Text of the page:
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A Data Punch voting machine with ballot. Courtesy: Douglas W. Jones


One such local official is Ernie Hawkins, who, until recently, was chief of elections in Sacramento County.

"To my board of supervivors," explains Hawkins, walking into a large warehouse, "it sort of scares the bejesus out of them."

As he walks across the cavernous warehouse, Hawkins points to stack upon stack of mobile polling booths, their metal gleaming in the morning sunshine. They house the Pollstar punch card voting machines used by the county for more than 20 years. There are 7,700 of them in the warehouse.

Hawkins has to replace all the machines, but isn't sure how, or with what. New federal guidelines have not provided the answers. Hawkins says he never had any problem with the punchcard machines. But a successful lawsuit filed by civil liberties groups is forcing Sacramento and eight other California counties to abandon them. Though he likes some elements of the fully electronic machines, he's concerned about whether the technology is too young and its price tag, estimated at $30 million for his county alone, is too high.

"One of the major concerns is that as counties begin moving into high tech equipment and most of us without any high tech staff...where does that support come from?" asks Hawkins. "And if the support comes from the vendor - do you trust the vendor? If you have large companies essentially running elections in America, where does that leave us?"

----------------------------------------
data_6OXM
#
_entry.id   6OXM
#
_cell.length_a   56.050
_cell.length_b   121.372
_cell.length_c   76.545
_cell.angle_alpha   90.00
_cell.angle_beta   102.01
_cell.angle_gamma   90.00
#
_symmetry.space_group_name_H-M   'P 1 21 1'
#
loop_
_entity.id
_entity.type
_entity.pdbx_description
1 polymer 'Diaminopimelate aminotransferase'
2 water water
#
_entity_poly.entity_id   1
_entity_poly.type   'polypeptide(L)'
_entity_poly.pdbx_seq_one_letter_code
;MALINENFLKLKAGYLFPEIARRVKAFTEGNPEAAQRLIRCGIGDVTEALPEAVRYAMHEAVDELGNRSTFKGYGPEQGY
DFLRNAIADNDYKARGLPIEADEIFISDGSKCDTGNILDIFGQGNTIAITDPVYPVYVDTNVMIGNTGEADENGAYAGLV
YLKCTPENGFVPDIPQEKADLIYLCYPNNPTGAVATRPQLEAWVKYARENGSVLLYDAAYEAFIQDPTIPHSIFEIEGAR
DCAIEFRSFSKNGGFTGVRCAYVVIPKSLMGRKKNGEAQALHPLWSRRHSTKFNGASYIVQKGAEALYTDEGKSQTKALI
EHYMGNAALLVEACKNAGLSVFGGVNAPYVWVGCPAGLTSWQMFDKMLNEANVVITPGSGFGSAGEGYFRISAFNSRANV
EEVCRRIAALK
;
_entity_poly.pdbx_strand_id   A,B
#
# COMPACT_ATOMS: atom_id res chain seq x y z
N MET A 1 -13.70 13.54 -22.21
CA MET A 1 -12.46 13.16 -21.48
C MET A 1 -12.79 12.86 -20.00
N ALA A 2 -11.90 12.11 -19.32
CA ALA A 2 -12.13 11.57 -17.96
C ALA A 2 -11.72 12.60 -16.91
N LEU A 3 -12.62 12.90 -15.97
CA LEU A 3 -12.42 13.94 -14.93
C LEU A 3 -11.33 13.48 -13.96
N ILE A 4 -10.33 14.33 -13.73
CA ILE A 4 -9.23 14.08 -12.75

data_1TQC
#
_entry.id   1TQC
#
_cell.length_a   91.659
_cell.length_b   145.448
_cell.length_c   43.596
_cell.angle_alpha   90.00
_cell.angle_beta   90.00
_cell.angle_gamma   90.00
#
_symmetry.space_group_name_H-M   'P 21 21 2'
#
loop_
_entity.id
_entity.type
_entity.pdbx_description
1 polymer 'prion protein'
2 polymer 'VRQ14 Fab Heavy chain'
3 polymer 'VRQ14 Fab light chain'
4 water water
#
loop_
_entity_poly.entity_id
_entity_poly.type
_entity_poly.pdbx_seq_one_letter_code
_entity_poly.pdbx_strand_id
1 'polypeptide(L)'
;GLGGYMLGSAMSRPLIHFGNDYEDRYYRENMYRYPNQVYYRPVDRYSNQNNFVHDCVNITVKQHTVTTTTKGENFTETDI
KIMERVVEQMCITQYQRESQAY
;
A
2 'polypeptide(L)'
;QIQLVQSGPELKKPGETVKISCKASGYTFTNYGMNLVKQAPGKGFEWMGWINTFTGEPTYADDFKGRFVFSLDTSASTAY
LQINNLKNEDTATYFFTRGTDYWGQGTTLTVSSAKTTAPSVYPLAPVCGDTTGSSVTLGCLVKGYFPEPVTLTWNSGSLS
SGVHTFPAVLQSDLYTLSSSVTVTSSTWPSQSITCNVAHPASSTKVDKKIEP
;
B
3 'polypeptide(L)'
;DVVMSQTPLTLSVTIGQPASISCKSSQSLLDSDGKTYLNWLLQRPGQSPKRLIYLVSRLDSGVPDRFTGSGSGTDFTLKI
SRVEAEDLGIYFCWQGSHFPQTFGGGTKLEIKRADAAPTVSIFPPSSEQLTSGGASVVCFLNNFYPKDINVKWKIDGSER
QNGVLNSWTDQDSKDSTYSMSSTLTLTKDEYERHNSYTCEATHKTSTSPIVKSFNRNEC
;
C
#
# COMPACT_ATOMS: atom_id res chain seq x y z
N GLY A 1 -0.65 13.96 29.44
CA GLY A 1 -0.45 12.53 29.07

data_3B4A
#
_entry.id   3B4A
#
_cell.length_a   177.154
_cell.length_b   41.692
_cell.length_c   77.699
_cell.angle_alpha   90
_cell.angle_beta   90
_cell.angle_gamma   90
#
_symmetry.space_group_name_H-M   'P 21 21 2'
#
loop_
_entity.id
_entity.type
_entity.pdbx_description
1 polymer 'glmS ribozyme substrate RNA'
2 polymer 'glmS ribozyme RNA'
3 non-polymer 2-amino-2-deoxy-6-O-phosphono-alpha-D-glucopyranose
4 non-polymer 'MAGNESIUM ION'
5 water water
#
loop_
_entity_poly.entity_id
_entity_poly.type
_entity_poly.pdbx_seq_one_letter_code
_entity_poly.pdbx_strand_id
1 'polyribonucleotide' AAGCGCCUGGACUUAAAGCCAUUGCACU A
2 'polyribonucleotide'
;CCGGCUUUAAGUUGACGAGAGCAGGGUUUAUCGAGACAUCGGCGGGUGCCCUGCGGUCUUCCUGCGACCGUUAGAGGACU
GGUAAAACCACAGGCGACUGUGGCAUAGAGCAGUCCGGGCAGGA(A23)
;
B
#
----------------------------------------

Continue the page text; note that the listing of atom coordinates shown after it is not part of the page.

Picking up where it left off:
During the summer of 2003, election officials from around the country gathered in Denver in a hotel ballroom draped with flags. Though it looked and sounded like a political convention, it was an annual conference and trade show of the International Association of Clerks, Records, Election Officials, and Treasurers (IACREOT).

As delegates gossiped and traded state pins, critics of electronic machines including David Dill and Rebecca Mercuri, organized a separate gathering in the same hotel. Their stark warnings about electronic voting drew not only front- page coverage in the local newspaper, it also brought on complaints from election officials and company executives attending the conference.

"I'm offended by the fact that they would even think that we would design and implement systems that had the potential to create a fraudulent election environment, " said Bill Welsh, chairman of the board of Elections Systems and Software.

ES&S bills itself as the world's largest producer of election equipment. Some 100 million ballots were counted on ES&S machines in the 2000 elections. Welsh says David Dill's doomsday scenario of a rogue programmer sabotaging a presidential vote, while conceivable in theory, ignores elaborate safeguards in the new machines, rigorous testing and America's complex election system.

"And to even think that there was an opportunity to influence the outcome of an election either through a machine manipulating the results or someone in this chain of about 1,000 people is absolutely ludicrous," continued Welsh. "I mean, you would have to have so many people complicit in that process that I would venture to say it's virtually impossible."

Other election officials agree, insisting that electronic machines will triumph over humans. Some say, 'The days of paper ballot, in the form of punchcards, are history.'


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